NEW DELHI: India’s finance minister insisted on Tuesday the government could afford a vast new food programme for the poor, despite growing concern about public finances which drove the rupee to a new lifetime low.
The currency, which has been under sustained pressure, fell three percent to 66.30 rupees to the dollar, while the stock market tumbled 3.18 percent after the lower house of parliament passed the government’s flagship Food Security Bill.
The rupee’s plunge was the largest single-day fall in nearly two decades, analysts said.
After the day of market mayhem, Finance Minister P. Chidambaram called the financial situation “grave”.
In a bid to calm investors, he reiterated promises that the government would meet its deficit targets despite the budgeted $19-billion annual cost of the food programme.
“The absolute number indicated in the budget is a red line and the red line will not be breached,” Chidambaram told parliament.
Some economists are concerned about the financial burden of the scheme at a time when investors are pulling out of India, and even supporters say it faces problems — including a corrupt distribution system.
The food legislation, a flagship programme of the ruling Congress party is intended to “wipe out” endemic malnutrition by offering subsidised grains to 800 million people.
Chidambaram said the government had “done its sums” and the country could afford the food scheme.
But he said that India’s squabbling lawmakers would have to unite on a strategy to revive the economy.
India’s economic growth has slumped to 5.0 percent on an annual basis, its slowest rate in a decade.
Some analysts have attributed much of the sharp slowdown to parliament’s inability to pass economic measures.
“If parliament is not able to point to the direction in which the country should go, what kind of message can it send to the rest of the world?” Chidambaram said.
Chidambaram outlined a 10-point programme to revitalise the economy and restore investor confidence.
“We will do everything possible to maximise the benefits of the good monsoon, we will leave no stone unturned,” he said.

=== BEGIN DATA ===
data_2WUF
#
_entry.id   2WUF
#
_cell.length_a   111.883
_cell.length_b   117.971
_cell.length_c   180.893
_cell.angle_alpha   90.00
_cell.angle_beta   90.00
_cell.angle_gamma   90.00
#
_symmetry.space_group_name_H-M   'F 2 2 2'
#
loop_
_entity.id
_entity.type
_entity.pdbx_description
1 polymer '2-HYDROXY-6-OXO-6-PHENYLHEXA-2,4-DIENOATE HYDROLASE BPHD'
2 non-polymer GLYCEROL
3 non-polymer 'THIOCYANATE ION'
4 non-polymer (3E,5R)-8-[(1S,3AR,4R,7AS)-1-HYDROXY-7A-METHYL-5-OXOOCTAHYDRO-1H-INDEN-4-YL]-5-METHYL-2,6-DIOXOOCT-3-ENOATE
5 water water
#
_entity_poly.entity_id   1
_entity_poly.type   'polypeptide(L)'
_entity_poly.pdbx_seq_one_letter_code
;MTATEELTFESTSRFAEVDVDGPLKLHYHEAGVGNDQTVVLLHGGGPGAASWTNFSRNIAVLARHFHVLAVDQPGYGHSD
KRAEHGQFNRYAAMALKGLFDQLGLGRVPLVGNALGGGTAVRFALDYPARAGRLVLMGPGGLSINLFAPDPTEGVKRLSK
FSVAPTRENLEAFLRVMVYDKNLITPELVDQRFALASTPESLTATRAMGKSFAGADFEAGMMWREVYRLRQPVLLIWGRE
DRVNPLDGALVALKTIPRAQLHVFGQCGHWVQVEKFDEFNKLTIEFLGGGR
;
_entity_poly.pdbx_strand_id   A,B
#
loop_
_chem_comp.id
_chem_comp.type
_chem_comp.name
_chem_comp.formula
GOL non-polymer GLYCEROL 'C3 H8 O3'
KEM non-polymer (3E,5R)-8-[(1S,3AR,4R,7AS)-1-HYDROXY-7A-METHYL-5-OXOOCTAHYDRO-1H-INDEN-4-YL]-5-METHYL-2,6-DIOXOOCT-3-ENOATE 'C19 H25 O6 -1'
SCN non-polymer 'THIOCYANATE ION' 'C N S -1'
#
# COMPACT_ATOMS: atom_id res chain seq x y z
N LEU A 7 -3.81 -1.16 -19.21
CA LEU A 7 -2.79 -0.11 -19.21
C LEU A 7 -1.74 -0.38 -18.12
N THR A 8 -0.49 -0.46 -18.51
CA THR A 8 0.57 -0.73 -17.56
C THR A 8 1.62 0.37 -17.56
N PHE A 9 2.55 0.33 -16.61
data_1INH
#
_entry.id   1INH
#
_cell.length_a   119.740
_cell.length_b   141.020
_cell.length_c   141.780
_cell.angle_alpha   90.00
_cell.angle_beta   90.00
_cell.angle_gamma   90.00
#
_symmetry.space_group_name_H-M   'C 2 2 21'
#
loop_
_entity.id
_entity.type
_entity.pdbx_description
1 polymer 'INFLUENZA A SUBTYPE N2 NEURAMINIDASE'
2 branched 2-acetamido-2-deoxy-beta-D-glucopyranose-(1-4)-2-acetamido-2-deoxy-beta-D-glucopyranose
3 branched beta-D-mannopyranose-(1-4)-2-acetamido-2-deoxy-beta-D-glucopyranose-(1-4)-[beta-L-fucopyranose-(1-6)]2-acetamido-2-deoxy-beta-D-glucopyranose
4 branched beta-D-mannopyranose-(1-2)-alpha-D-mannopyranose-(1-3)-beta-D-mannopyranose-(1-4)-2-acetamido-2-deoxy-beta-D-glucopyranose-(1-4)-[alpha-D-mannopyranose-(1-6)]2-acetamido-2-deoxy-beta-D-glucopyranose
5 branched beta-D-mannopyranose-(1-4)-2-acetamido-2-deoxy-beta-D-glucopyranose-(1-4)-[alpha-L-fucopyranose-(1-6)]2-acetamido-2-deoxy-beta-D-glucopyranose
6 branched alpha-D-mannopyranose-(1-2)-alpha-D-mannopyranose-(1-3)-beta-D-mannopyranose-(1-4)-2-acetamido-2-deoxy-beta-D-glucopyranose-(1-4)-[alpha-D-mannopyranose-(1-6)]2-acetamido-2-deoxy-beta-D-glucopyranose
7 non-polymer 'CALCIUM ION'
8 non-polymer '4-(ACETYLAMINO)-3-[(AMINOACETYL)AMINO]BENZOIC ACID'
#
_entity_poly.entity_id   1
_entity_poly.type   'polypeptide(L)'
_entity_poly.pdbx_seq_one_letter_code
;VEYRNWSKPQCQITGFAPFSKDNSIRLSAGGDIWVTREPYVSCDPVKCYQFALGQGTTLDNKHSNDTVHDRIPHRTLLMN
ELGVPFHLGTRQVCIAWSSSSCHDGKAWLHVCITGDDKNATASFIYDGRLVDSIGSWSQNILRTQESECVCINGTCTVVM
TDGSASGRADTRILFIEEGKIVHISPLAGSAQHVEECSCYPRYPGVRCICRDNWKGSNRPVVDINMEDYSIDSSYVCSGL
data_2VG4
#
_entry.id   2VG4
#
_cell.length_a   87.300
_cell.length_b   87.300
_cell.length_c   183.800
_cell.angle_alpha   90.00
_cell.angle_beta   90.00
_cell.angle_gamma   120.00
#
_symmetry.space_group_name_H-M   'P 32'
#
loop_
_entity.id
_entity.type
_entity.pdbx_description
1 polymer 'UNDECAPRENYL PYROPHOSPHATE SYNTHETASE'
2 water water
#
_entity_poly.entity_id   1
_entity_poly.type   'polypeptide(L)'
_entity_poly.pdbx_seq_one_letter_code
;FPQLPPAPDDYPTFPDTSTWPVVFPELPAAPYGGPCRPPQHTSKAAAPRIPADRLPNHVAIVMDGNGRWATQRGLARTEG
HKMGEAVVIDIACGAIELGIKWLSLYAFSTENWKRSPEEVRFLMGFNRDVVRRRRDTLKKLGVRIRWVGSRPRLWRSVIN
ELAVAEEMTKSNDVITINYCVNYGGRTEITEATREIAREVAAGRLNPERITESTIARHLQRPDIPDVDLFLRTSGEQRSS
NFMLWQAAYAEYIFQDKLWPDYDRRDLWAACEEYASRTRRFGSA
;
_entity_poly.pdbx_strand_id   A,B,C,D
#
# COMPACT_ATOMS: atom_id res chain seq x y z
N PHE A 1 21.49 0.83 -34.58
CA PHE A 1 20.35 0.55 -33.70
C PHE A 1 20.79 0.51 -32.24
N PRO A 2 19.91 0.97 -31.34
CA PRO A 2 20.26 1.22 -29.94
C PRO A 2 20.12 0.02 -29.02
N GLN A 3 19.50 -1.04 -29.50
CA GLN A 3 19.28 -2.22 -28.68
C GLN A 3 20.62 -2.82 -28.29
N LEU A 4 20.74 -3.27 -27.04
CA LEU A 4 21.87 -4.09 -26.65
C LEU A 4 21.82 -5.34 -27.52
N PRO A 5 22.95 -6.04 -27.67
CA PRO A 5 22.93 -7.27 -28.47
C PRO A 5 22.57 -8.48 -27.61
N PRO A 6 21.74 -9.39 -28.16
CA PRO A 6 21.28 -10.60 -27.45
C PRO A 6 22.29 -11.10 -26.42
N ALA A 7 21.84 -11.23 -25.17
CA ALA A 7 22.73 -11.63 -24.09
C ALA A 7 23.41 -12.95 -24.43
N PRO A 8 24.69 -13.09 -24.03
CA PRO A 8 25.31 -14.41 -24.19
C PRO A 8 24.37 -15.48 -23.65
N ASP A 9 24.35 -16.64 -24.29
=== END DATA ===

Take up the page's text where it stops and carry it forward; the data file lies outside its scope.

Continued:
Farming’s contribution to India’s gross domestic product has fallen from 50 percent in the 1950s to around 15 percent.
But it remains vital to the economy by supporting 700 million rural Indians, and fuels demand for everything from TVs and refrigerators to motorcycles and cars.
India still struggles to feed its population adequately with more than 40 percent of children under five malnourished.
Congress party chief Sonia Gandhi told MPs in parliament on Monday that the food bill would send a “big message” to the world that India “is taking the responsibility of providing food security of all its citizens”.
Gandhi, 66, was later taken to hospital before voting took place, sparking another health scare two years after she underwent surgery in the United States for an undisclosed illness.
She was discharged overnight after a check-up.
Despite Chidambaram’s reassurances, analysts reacted negatively to the food security measure.
“The food bill will be a strain on the government finances,” said Siddhartha Sanyal, chief India economist with Barclays Capital.
“The broad sentiment for the rupee is still weak,” Sanyal added.
Investors are wary of new subsidies for a scheme seen by some as a vote-winning ploy ahead of elections next year.
Once passed by the upper house and approved by the president, it will reform India’s existing food distribution system, providing five kilos of food grain per month to two-thirds of the population.
The government has budgeted an additional 230 billion rupees annually for the programme, taking the total food subsidy bill in 2013-14 to 1.25 trillion rupees ($19 billion).
Chidambaram insisted the rupee was “undervalued” and attributed the rupee weakness to global trends which have seen emerging market currencies under pressure as the US economy picks up and investors reposition their funds.
Stocks fell globally on Tuesday due to concerns about possible US military intervention in Syria’s escalating civil war.